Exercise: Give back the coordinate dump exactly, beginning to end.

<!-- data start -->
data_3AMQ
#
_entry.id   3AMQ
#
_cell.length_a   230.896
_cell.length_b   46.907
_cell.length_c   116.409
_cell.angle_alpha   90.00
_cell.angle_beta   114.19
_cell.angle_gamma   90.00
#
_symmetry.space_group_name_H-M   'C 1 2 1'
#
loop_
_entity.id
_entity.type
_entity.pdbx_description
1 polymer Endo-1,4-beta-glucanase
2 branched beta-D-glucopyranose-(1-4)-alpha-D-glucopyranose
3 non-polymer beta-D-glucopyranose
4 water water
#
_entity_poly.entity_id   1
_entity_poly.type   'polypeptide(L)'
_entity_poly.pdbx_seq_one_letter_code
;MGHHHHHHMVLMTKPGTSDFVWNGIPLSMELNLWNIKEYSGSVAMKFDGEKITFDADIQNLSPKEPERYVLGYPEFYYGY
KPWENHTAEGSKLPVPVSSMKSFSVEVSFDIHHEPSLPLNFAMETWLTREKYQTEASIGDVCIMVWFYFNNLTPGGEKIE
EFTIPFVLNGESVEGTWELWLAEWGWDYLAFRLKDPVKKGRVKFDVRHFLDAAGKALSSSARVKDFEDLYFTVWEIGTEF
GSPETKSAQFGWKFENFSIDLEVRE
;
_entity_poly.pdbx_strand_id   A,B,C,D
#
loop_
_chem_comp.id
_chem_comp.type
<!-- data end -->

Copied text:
data_3AMQ
#
_entry.id   3AMQ
#
_cell.length_a   230.896
_cell.length_b   46.907
_cell.length_c   116.409
_cell.angle_alpha   90.00
_cell.angle_beta   114.19
_cell.angle_gamma   90.00
#
_symmetry.space_group_name_H-M   'C 1 2 1'
#
loop_
_entity.id
_entity.type
_entity.pdbx_description
1 polymer Endo-1,4-beta-glucanase
2 branched beta-D-glucopyranose-(1-4)-alpha-D-glucopyranose
3 non-polymer beta-D-glucopyranose
4 water water
#
_entity_poly.entity_id   1
_entity_poly.type   'polypeptide(L)'
_entity_poly.pdbx_seq_one_letter_code
;MGHHHHHHMVLMTKPGTSDFVWNGIPLSMELNLWNIKEYSGSVAMKFDGEKITFDADIQNLSPKEPERYVLGYPEFYYGY
KPWENHTAEGSKLPVPVSSMKSFSVEVSFDIHHEPSLPLNFAMETWLTREKYQTEASIGDVCIMVWFYFNNLTPGGEKIE
EFTIPFVLNGESVEGTWELWLAEWGWDYLAFRLKDPVKKGRVKFDVRHFLDAAGKALSSSARVKDFEDLYFTVWEIGTEF
GSPETKSAQFGWKFENFSIDLEVRE
;
_entity_poly.pdbx_strand_id   A,B,C,D
#
loop_
_chem_comp.id
_chem_comp.type